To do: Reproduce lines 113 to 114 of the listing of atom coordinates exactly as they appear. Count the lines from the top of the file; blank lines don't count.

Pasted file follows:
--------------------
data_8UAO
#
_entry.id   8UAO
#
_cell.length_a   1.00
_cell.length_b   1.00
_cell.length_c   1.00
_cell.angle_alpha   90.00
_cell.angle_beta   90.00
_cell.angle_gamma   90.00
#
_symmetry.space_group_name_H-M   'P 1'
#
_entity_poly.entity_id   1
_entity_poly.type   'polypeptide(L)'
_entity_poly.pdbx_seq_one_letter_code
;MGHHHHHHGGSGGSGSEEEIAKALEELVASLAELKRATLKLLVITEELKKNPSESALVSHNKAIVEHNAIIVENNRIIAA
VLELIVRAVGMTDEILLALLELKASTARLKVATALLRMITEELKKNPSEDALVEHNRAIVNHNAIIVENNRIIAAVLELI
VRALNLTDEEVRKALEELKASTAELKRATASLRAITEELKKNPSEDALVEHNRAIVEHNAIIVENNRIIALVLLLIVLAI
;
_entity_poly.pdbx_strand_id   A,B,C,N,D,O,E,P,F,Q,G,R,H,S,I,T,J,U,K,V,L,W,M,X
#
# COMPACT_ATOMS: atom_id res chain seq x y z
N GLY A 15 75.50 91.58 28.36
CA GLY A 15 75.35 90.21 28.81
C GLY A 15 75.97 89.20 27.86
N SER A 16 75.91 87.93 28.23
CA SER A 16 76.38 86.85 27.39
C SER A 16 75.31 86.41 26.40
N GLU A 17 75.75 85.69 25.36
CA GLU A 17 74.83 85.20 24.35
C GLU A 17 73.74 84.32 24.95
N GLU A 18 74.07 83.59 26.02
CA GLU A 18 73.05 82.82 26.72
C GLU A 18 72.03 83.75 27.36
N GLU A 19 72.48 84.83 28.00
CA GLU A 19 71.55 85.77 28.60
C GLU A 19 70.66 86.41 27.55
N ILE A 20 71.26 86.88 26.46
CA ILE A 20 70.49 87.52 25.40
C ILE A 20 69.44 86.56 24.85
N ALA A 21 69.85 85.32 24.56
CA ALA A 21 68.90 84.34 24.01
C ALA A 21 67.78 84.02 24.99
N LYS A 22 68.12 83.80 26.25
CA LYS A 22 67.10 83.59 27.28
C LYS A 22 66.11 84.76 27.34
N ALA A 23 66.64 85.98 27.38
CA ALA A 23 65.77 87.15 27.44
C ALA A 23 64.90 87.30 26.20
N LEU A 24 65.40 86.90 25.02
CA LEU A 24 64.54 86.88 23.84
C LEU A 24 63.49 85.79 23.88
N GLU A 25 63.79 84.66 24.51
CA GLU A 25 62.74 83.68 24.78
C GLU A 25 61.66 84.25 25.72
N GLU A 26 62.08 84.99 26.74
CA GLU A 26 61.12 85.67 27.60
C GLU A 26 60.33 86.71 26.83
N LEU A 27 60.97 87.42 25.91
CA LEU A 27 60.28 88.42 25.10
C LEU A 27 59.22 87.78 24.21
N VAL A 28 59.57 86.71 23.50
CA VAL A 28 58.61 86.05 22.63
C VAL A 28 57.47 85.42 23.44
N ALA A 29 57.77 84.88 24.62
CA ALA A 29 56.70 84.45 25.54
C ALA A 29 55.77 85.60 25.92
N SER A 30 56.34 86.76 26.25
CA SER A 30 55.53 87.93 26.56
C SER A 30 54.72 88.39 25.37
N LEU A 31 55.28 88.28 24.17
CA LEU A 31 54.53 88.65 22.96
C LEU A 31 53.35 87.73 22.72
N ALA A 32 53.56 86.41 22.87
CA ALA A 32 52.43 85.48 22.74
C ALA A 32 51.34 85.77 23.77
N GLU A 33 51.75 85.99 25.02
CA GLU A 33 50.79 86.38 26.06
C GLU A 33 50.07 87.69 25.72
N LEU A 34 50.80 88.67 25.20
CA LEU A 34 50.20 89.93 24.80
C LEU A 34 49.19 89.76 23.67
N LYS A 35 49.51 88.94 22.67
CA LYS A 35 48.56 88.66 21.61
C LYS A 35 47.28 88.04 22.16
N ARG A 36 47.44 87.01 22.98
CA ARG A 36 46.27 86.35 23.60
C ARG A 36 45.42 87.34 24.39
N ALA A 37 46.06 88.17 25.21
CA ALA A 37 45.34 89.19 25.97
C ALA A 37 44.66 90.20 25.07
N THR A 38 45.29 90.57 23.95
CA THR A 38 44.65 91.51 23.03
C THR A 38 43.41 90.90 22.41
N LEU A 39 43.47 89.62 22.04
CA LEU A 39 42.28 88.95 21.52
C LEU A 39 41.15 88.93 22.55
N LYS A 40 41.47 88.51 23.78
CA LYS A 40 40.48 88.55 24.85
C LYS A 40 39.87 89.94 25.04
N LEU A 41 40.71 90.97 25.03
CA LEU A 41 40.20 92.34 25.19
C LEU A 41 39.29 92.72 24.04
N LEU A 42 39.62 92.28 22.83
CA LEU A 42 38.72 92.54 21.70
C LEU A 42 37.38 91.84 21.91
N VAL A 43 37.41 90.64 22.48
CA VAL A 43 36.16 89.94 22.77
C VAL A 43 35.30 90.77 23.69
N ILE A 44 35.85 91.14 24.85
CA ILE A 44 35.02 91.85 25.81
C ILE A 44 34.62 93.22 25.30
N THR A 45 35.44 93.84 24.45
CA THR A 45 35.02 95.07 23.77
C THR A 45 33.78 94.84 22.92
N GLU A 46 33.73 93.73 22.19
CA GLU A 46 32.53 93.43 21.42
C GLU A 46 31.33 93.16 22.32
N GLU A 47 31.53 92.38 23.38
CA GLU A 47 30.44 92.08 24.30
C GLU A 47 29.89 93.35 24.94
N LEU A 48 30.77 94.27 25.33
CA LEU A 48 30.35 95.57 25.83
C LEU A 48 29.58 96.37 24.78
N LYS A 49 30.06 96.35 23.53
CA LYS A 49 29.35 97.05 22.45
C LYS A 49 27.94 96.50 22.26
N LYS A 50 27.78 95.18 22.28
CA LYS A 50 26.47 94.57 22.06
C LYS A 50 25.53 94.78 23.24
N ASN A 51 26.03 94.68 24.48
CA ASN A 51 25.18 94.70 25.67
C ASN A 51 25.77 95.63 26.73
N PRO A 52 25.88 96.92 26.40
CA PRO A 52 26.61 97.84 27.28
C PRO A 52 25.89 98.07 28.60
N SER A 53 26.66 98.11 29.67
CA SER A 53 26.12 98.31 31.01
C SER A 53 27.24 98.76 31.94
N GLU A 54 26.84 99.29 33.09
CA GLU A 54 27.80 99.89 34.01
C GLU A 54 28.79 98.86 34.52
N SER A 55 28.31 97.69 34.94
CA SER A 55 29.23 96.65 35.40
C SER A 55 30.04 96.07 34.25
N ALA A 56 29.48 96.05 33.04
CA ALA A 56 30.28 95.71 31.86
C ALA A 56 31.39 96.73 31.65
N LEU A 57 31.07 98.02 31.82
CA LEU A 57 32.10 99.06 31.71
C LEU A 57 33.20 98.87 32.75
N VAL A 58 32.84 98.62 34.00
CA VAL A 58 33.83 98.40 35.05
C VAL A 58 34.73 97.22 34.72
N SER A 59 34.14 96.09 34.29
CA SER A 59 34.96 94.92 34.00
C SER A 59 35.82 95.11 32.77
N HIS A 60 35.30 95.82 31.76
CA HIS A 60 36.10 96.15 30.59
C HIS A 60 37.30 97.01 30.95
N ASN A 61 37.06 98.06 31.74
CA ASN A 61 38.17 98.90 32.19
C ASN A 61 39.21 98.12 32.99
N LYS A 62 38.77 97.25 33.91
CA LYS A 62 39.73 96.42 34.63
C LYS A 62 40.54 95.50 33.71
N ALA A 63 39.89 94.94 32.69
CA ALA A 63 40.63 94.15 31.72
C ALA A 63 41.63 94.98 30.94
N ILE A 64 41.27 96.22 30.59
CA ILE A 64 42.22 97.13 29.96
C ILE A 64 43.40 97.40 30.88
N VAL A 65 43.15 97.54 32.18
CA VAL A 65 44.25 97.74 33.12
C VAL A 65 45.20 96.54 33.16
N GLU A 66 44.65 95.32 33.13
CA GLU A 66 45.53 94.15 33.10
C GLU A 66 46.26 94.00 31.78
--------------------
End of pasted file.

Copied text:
C ILE A 44 34.62 93.22 25.30
N THR A 45 35.44 93.84 24.45